As you can see here the field of view on the shorter 24mm lens is ‘wider’. 

Angle of view and field of view is used interchangeably at times and short focal length lenses can be called wide angle lenses. 

The following video is useful in showing you the difference between different focal lengths and how they look.

Skip to 2:42 to start seeing the different focal lengths and keep an eye on the framing as it goes through the different focal lengths.

Focal length, Compression and Perspective Distortion

This can be a very confusing subject, but the video below explains it well. just remember it is not the focal length alone that determines perspective.

To summarise, perspective distortion is determined by the distance between the camera and the subject and background.

It’s just that the field of view of different focal lengths makes it seem that it is the lens itself which is causing the distortion.

The main takeaway is that with wide angle lenses, you can fit more into a scene from one position than you would with a telephoto lens from the same position.

As described above, a longer focal length lens can give you the effect of zooming in or cropping in.

Focal Length and Magnification

In camera lenses the longer the focal length the more magnified the subjects become and the bigger they will appear.

Let’s say you want to take a picture of a bird in a tree 100 metres away from you. If you used a wide angle lens like a 18mm lens, then the bird would look really small in your image since the field of view is so wide.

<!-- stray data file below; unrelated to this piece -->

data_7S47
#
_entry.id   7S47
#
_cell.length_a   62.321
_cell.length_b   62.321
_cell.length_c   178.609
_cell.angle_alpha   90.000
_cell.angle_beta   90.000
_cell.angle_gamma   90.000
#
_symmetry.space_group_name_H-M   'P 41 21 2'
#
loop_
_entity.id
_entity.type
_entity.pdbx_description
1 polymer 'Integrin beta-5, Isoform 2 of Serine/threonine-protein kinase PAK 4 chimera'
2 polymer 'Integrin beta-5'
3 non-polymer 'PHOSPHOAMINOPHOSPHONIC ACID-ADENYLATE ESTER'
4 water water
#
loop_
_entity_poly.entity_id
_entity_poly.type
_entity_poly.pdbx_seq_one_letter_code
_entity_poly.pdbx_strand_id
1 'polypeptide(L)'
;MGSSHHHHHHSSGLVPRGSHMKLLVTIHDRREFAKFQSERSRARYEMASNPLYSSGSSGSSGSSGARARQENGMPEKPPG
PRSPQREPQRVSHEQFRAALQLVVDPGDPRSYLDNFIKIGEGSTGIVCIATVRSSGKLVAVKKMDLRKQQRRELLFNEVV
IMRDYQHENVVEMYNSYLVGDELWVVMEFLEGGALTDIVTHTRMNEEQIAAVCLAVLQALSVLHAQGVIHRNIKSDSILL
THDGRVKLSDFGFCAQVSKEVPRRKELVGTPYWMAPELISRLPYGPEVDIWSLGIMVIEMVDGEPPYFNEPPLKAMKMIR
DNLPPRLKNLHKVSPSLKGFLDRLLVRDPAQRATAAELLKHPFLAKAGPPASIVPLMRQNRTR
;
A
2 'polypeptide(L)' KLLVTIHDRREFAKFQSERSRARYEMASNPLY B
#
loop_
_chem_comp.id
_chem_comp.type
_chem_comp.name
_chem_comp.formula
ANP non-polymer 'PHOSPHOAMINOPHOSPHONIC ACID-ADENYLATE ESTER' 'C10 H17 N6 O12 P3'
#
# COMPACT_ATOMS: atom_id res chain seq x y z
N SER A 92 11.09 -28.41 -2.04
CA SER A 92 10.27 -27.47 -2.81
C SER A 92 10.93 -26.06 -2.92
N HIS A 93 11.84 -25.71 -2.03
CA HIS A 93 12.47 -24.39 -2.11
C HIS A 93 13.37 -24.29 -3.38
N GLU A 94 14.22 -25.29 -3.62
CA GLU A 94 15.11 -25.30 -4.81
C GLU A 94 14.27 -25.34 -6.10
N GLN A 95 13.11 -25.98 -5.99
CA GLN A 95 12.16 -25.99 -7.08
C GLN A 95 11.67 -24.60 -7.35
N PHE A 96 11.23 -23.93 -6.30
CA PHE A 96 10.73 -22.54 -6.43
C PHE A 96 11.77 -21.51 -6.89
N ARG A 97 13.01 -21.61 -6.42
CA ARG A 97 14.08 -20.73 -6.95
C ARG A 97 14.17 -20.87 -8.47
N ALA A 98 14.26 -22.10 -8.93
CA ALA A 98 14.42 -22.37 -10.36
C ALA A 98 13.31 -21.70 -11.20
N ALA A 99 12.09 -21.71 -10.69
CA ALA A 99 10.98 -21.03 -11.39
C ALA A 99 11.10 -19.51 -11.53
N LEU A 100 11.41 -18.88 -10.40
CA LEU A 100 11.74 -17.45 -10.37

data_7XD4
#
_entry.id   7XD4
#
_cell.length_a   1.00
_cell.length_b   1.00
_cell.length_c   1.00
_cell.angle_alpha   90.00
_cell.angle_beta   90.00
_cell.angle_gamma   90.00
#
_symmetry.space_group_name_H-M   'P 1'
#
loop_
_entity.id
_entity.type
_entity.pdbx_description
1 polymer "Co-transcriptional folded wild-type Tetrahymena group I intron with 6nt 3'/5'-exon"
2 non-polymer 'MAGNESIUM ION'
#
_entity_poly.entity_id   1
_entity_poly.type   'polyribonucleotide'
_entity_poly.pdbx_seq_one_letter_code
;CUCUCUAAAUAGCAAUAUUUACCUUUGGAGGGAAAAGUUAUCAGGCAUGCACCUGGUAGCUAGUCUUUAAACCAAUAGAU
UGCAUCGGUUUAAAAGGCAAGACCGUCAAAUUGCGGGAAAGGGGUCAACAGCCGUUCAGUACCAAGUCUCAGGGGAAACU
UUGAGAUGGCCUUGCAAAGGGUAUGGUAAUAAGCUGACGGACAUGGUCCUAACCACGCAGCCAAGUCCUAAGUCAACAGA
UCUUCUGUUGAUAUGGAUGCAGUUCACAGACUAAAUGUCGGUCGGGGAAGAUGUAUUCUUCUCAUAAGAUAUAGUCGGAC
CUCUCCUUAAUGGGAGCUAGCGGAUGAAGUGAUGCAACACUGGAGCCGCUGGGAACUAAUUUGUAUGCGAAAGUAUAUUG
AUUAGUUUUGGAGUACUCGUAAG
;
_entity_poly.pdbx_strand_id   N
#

On the other hand if you used a longer focal length lens like a 120mm lens then the bird will seem a lot larger as your field of view is smaller and the image is a lot more zoomed in. 

Different focal length ranges 

The following table outlines the different focal length ranges in terms of 35mm equivalent focal length – so the focal length if the lenses were on full frame cameras.

CategoryFocal Length
Ultra Wide AngleLess than 24mm
Wide Angle24-35mm
Normal 35-70mm
Mild Telephoto 70-135mm
Long Telephoto135-300mm
Super TelephotoGreater than 300mm
Focal length ranges

Since there are so many focal length ranges different lenses are used for different purposes. 

It is important to note that some lenses will be prime lenses covering just one focal length whereas other lenses will be zoom lenses covering various focal lengths.

What are Zoom lenses and Prime Lenses?

A zoom lens is a lens which can cover a range of focal lengths. They can be versatile in achieving various looks while having to carry less gear. 

However the complexity of the lenses can make them more expensive. They will also tend to be slower lenses meaning they won’t have maximum apertures as wide as prime lenses.

A prime lens is a lens with a fixed focal length. There is a restriction in terms of varying the focal length ,but in return they have a simple build which is cost effective and high quality.

They will tend to be “fast” meaning they have really wide maximum apertures.